Earlier this year (7 April 2009), Australia’s much anticipated employment legislation The Fair Work Act 2009 passed through federal parliament. The introduction of the Act, which became effective as of 1 July 2009, spells the end of the controversial Workplace Relations Act 1996 that was implemented by the Howard Government during its time in power.
There are a lot of changes taking place that both employers and employees should be aware of. In short, some of the core objectives of the new Fair Work Act include creating a new instrument called the Individual Transitional Employment Agreement (ITEA’s), setting minimum conditions for all National Employment Standard (NES) and award modernisation, a radical overhaul of the current Unfair Dismissal laws, ensuring that only workplace agreements, agreement variations and terminations that meet fundamental requirements (such as employee approval) would come into operation and abolishing the Australian Industrial Relations Commission and the Workplace Ombudsman and replacing it with Fair Work Australia.
It is important to understand that some of the changes have taken effect as at 1 July 2009 and others will not be in operation until a later date. For example, The National Employment Standards and award modernisation commence on 1 July 2010.
Introduction of Fair Work Australia
In line with the new legislation the Federal Government has also introduced new governing organisations to oversee and regulate employment conditions in Australia. The Australian Industrial Relations Commission and the Workplace Ombudsman will cease to operate and will instead be replaced with Fair Work Australia and Fair Work Ombudsman. Fair Work Australia is the national workplace relations tribunal. It is an independent body that is responsible for a range of functions including minimum wages and employment conditions, enterprise bargaining, industrial action, dispute resolution, termination of employment and other workplace matters. The Fair Work Ombudsman is a service available to all Australians and offers advice to assist with understanding employer’s and employee’s rights and responsibilities in the workplace. It is important to know that the Ombudsman does not deal with Unfair Dismissal matters.
New Unfair Dismissal Laws
Under the Fair Work Act 2009, a person is considered to have been unfairly dismissed if:
(a) The person has been dismissed; and
(b) The dismissal was harsh, unjust or unreasonable; and
(c) The dismissal was not consistent with the Small Business Fair Dismissal Code.
The Small Business Fair Dismissal Code is available to employers of fewer than 15 employees. Part of the new code contains a checklist that an employer can choose to complete at the time of a dismissal and should be retained in the event of any future unfair dismissal claims. Whilst it is not a requirement for employers to complete the checklist it could prove to be useful down the track.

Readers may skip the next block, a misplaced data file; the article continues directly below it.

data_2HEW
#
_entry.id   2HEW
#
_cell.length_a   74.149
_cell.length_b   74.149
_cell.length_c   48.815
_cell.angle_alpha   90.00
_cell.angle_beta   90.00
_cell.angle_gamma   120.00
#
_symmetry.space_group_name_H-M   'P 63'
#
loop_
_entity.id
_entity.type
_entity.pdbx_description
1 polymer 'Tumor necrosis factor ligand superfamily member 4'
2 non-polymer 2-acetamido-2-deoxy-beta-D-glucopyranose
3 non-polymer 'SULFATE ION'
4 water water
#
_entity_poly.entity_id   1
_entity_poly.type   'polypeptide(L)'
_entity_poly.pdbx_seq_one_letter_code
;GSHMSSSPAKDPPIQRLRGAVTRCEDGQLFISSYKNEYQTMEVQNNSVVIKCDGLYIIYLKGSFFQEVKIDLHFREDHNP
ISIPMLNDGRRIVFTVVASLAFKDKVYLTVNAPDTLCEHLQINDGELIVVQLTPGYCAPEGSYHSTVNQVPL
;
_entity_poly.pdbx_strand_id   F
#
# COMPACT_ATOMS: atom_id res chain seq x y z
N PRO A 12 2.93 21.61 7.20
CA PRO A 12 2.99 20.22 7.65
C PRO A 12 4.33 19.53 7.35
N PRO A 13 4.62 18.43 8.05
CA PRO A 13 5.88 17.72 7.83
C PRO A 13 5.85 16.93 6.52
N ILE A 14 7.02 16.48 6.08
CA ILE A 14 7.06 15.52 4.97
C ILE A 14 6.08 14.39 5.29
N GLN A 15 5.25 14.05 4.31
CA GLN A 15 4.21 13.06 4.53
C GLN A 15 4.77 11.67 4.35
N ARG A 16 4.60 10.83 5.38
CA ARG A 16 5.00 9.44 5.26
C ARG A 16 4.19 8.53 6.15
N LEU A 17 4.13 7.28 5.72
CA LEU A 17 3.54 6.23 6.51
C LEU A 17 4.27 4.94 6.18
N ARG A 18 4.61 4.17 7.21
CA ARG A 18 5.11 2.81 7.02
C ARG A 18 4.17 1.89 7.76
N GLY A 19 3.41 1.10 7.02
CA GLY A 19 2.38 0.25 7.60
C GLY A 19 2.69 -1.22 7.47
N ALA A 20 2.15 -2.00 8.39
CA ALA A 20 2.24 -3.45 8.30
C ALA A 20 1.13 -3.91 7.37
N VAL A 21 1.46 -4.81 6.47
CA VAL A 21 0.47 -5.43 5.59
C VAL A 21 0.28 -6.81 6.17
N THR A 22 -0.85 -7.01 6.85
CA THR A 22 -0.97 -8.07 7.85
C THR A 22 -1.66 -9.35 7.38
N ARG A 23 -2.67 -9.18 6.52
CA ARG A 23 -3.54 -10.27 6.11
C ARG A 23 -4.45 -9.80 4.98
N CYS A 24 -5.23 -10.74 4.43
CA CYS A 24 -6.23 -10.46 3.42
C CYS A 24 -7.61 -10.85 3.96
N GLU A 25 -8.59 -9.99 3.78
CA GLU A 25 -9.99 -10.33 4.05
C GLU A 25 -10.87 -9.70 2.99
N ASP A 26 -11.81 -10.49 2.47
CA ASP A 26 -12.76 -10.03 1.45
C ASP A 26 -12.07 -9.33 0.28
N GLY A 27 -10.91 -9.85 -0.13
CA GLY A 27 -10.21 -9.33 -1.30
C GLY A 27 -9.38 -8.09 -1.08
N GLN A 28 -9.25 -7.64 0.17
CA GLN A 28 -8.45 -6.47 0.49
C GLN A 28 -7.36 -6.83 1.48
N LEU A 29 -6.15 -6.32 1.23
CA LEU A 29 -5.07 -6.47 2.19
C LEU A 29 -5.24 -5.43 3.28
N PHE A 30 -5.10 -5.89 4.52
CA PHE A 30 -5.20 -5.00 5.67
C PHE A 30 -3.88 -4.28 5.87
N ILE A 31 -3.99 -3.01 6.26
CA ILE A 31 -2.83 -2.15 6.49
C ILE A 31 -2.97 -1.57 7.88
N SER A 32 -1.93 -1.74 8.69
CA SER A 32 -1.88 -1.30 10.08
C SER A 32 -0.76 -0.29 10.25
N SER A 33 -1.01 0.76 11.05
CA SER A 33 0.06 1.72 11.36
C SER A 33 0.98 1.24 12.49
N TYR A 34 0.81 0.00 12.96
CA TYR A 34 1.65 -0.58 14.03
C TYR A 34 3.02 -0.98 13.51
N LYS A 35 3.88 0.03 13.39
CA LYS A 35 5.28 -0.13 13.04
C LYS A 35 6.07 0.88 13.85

Some key changes to unfair dismissal that should be noted include:
• Small business employees can only claim unfair dismissal after they have served a qualifying period of 12 months. However, for larger business the qualifying period is reduced to six months. For qualifying purposes, a small business is defined as a business which employs less than 15 employees at the relevant time.
• There no longer exists a ban on employees bringing unfair dismissal proceedings against their employer because of number of employees their employer engages. Generally, those who engage as little as 2 or as many as 200 employees can be subject to an unfair dismissal claim.
• The Small Business Fair Dismissal Code – compliance with the code will generally be considered an acceptable defence to an unfair dismissal claim. However, it should be noted that the Code largely mirrors the previous practice of the Industrial Relations Commission in determining unfair dismissals and it is not likely that it will provide any substantial protection for small businesses.
• “Operational reasons” are no longer a defence to a claim of unfair dismissal. However, a dismissal is not considered unfair if it was done through a genuine redundancy.
• Applications for a remedy for unfair dismissal are to be made to the new agency Fair Work Australia, the application must be made within 14 days after the dismissal took effect.
It is simply impossible to discuss all of the significant changes in one brief article so we have outlined two of the most notable aspects here on this occasion.
The introduction of the Fair Work Act will see dramatic changes in workplaces across the country. Whether you are an employer or an employee if you have any questions or would like more information on how the new laws will affect you please contact us on 1300 QUINNS or click here to submit an online enquiry.